'Gung-ho about her store': Carol Nelson owned Bemidji second-hand business for 50 years

Carol Nelson, longtime owner of the Economy Shop in downtown Bemidji, is being remembered by friends and business neighbors as a kind, giving person. She died last week at age 82. Submitted photo.

BEMIDJI -- For the last 50 years, Carol Nelson’s routine was precise. Go to rummage sales, find some bargains and bring them to her second-hand store in downtown Bemidji.

Nelson, who owned the Economy Shop at 305 Third St. NW, died last week at the age of 82. She is being remembered by friends and business neighbors as a hard-working businesswoman with a kind heart.

“The people just loved to come into her store,” said Marlyce Trepanier, Carol’s cousin. “And a lot of them didn’t even look around. They just came in to say 'hi' to Carol and visit with her.”

Chrissy Doris and Sandy Girtz, agents at Northway Insurance next door, said Nelson was frustrated not being able to have the store open during the recent coronavirus pandemic.

“She was gung ho about her store,” Doris said. “She didn’t like not being able to do it. She definitely enjoyed being here and seeing people.”


Nelson also enjoyed planting flowers in the downtown area and in front of the Economy Shop.

“We’ve done the planters through the years,” Doris said. “Over the last few years she’s let Sandy and I really take over. But still those first couple of years she would tell us what we needed to get, and how many we needed to get, make sure we did it right. She loved to plant, loved her gardening. She has a couple barrels out front that she normally fills us with plants. Sandy made sure to put flowers in there this year, because Carol wasn’t there.”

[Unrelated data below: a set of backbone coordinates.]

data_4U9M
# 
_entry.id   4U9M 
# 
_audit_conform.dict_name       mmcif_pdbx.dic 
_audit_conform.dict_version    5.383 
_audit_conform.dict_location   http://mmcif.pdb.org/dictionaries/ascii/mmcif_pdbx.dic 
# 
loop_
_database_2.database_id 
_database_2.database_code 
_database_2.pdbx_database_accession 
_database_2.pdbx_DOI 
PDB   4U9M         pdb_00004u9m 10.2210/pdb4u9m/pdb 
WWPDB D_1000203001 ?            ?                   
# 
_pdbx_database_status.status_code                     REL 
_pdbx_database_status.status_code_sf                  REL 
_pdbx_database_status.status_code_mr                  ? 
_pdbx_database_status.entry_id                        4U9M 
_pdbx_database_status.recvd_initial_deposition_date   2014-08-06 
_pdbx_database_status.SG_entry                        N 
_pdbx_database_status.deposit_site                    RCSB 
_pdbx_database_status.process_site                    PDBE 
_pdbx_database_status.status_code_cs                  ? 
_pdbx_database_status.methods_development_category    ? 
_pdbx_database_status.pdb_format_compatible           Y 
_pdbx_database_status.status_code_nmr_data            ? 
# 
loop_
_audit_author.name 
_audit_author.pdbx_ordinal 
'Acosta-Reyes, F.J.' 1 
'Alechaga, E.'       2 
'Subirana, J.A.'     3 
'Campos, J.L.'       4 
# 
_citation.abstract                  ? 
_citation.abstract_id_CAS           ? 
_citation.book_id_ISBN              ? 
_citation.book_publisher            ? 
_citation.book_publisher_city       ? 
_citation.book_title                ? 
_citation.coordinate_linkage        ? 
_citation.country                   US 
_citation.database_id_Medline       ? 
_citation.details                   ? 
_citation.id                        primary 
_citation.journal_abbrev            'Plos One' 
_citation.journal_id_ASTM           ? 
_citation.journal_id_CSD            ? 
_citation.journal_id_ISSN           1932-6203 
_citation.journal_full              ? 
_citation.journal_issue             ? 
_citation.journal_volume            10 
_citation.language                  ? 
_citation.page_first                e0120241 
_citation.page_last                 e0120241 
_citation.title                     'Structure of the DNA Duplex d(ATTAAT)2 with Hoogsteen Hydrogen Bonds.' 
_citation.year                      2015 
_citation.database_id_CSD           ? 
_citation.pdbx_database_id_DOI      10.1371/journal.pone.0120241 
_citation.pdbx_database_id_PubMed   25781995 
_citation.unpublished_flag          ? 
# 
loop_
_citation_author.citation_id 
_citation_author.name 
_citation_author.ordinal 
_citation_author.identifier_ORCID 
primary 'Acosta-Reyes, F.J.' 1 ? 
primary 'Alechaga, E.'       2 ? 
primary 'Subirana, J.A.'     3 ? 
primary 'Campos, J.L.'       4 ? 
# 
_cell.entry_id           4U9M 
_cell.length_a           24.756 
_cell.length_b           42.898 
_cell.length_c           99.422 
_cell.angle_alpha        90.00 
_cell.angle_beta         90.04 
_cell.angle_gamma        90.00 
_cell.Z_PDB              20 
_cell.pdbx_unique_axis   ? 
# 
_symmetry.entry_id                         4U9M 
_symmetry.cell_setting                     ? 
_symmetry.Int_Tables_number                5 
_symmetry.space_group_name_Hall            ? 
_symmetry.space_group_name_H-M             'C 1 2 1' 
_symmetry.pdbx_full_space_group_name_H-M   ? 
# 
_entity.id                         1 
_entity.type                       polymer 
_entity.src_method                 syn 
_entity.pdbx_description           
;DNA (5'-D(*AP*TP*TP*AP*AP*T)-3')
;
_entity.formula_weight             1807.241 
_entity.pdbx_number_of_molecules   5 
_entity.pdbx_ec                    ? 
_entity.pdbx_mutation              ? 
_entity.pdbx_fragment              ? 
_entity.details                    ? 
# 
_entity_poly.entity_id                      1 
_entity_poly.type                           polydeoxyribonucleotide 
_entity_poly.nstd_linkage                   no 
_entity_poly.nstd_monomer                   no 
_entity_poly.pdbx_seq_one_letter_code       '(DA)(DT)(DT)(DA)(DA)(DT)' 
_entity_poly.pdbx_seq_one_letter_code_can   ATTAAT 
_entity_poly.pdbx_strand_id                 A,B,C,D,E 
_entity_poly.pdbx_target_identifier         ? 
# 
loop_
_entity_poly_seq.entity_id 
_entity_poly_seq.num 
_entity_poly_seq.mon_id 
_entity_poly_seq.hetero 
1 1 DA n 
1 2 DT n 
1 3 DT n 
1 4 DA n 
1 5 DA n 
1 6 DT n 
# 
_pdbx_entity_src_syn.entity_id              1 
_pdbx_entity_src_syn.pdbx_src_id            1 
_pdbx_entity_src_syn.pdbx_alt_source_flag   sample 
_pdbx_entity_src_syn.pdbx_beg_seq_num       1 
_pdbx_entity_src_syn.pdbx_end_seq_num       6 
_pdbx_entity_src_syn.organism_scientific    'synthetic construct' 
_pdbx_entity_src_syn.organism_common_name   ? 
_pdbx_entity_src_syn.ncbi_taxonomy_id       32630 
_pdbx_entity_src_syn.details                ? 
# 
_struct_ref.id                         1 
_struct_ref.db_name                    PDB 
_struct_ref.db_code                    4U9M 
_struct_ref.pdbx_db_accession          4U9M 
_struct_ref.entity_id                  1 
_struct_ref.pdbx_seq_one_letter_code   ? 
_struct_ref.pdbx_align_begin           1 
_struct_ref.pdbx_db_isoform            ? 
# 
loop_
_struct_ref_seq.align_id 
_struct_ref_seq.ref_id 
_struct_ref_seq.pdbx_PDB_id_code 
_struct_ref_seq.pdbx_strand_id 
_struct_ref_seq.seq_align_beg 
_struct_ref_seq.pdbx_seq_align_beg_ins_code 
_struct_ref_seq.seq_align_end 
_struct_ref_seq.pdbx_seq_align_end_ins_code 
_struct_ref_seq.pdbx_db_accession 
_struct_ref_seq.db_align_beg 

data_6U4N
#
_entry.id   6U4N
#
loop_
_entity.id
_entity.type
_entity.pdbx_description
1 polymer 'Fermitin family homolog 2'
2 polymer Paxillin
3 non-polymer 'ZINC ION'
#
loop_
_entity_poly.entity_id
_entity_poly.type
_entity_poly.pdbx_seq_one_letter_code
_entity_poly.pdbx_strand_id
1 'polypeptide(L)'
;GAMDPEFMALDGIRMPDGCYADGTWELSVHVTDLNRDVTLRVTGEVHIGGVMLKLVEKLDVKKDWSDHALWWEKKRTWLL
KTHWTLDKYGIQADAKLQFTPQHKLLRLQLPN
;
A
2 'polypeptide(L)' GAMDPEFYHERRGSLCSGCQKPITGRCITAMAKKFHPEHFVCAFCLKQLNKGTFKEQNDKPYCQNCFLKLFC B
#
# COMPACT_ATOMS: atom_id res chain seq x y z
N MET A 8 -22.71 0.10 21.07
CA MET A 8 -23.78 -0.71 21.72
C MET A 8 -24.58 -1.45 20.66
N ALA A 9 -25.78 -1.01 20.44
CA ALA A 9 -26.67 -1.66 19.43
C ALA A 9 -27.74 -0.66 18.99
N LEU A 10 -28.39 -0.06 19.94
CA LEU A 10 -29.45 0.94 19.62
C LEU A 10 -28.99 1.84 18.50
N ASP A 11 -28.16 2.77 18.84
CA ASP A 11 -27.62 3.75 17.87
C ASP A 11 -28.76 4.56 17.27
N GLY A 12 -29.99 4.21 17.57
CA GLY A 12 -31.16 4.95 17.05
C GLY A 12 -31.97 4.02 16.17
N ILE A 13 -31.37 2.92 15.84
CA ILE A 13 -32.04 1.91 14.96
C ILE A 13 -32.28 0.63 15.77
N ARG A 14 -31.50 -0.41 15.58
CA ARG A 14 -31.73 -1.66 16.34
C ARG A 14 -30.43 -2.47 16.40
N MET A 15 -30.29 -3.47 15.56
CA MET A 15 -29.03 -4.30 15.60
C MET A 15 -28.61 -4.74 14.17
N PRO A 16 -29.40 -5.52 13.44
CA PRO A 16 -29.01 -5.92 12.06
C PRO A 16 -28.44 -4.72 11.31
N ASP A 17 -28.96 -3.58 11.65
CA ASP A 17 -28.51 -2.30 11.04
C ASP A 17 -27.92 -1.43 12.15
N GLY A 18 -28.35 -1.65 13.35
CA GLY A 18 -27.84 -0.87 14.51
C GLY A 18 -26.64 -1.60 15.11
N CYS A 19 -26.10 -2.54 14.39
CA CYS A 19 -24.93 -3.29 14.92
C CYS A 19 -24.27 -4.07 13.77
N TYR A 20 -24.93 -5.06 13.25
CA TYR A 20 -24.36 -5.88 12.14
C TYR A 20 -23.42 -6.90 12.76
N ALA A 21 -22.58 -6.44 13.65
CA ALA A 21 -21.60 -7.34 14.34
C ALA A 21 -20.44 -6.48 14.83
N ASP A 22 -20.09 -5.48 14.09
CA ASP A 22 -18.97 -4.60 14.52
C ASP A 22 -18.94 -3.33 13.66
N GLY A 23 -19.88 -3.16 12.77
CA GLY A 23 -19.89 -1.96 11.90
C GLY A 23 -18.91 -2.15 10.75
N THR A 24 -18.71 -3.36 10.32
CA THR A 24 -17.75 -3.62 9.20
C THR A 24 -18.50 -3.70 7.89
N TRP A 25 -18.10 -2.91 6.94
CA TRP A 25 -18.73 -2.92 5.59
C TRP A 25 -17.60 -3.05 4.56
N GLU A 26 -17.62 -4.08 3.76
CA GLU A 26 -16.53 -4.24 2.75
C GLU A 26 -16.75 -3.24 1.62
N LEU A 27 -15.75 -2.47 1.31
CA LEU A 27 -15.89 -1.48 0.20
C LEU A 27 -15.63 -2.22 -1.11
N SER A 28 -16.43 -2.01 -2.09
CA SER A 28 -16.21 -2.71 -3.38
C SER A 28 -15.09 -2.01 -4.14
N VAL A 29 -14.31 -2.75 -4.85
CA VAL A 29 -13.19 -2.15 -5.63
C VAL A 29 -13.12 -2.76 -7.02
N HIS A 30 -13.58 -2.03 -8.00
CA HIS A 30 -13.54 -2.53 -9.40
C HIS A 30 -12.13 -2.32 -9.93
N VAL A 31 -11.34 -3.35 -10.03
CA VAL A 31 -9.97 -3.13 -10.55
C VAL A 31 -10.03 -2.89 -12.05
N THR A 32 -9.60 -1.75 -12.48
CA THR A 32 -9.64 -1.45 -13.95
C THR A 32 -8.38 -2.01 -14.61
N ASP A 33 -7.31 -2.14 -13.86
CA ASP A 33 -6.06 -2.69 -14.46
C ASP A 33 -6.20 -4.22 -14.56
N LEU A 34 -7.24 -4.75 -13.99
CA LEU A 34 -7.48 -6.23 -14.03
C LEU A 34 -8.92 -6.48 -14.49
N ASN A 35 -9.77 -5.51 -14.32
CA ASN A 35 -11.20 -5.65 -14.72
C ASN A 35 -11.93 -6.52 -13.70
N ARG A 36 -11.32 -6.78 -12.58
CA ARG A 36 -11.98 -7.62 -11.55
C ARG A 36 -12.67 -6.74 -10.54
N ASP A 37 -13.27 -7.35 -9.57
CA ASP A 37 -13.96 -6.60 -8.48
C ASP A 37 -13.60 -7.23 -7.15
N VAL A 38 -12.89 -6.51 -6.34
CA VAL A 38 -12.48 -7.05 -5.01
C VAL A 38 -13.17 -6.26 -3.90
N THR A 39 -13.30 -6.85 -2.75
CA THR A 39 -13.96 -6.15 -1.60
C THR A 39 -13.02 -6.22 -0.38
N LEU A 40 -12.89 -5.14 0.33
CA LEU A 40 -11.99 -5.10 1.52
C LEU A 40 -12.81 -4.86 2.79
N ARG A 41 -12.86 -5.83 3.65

For many years, Carol and her husband, Walter, teamed up to stock the store. Walter died in 2004.

“When the rummage sales came out in the paper every week, Carol would mark down the ones she wanted (Walter) to go to, and then she’d go to the other ones,” Trepanier said.

Girtz said that although Nelson could be direct with people, she also had a softer side.

“She just was really spunky,” Girtz said with a chuckle. “She would give you advice, even if you didn’t want to hear it. But whenever I wanted to buy something from her it was never full price. One time a guy brought in a picture from his car. I saw him, because we’re right next door. After he left I went in there and asked, ‘Where’s that picture?’ She goes, ‘Isn’t it ugly? It’s so ugly.’ It was modern art, and I ended up buying it from her. She couldn’t believe I wanted it. I got the Sandy discount.”

A memorial service was held on Tuesday, June 23. Nelson is survived by one son, Ricky; three brothers, Clair, Bruce and Dennis; five grandchildren and four great-grandchildren.

“She just had a full heart,” Girtz said. “She would bring things over here all the time for our kids. She knew Chrissy and I both had kids.”

Dennis Doeden, former publisher of the Bemidji Pioneer, is a feature reporter. He is a graduate of Metropolitan State University with a degree in Communications Management.
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